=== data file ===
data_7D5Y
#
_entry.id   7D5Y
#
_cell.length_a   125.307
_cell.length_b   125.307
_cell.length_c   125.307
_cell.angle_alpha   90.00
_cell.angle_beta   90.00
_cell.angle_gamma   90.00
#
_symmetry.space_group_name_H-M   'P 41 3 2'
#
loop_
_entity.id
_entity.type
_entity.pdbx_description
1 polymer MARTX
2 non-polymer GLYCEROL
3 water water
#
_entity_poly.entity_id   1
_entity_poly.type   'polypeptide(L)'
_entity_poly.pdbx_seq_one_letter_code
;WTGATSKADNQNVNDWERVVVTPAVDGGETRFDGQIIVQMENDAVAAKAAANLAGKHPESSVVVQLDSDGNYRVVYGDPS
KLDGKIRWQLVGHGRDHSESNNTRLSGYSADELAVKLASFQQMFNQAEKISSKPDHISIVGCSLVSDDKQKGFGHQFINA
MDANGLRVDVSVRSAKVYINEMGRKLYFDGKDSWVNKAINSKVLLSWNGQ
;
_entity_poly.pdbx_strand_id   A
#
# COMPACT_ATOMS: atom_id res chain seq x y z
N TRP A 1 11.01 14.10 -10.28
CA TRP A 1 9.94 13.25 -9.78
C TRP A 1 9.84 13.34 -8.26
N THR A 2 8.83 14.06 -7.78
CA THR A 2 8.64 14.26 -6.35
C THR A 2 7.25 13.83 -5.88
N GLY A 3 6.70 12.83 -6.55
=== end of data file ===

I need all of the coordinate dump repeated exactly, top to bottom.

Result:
data_7D5Y
#
_entry.id   7D5Y
#
_cell.length_a   125.307
_cell.length_b   125.307
_cell.length_c   125.307
_cell.angle_alpha   90.00
_cell.angle_beta   90.00
_cell.angle_gamma   90.00
#
_symmetry.space_group_name_H-M   'P 41 3 2'
#
loop_
_entity.id
_entity.type
_entity.pdbx_description
1 polymer MARTX
2 non-polymer GLYCEROL
3 water water
#
_entity_poly.entity_id   1
_entity_poly.type   'polypeptide(L)'
_entity_poly.pdbx_seq_one_letter_code
;WTGATSKADNQNVNDWERVVVTPAVDGGETRFDGQIIVQMENDAVAAKAAANLAGKHPESSVVVQLDSDGNYRVVYGDPS
KLDGKIRWQLVGHGRDHSESNNTRLSGYSADELAVKLASFQQMFNQAEKISSKPDHISIVGCSLVSDDKQKGFGHQFINA
MDANGLRVDVSVRSAKVYINEMGRKLYFDGKDSWVNKAINSKVLLSWNGQ
;
_entity_poly.pdbx_strand_id   A
#
# COMPACT_ATOMS: atom_id res chain seq x y z
N TRP A 1 11.01 14.10 -10.28
CA TRP A 1 9.94 13.25 -9.78
C TRP A 1 9.84 13.34 -8.26
N THR A 2 8.83 14.06 -7.78
CA THR A 2 8.64 14.26 -6.35
C THR A 2 7.25 13.83 -5.88
N GLY A 3 6.70 12.83 -6.55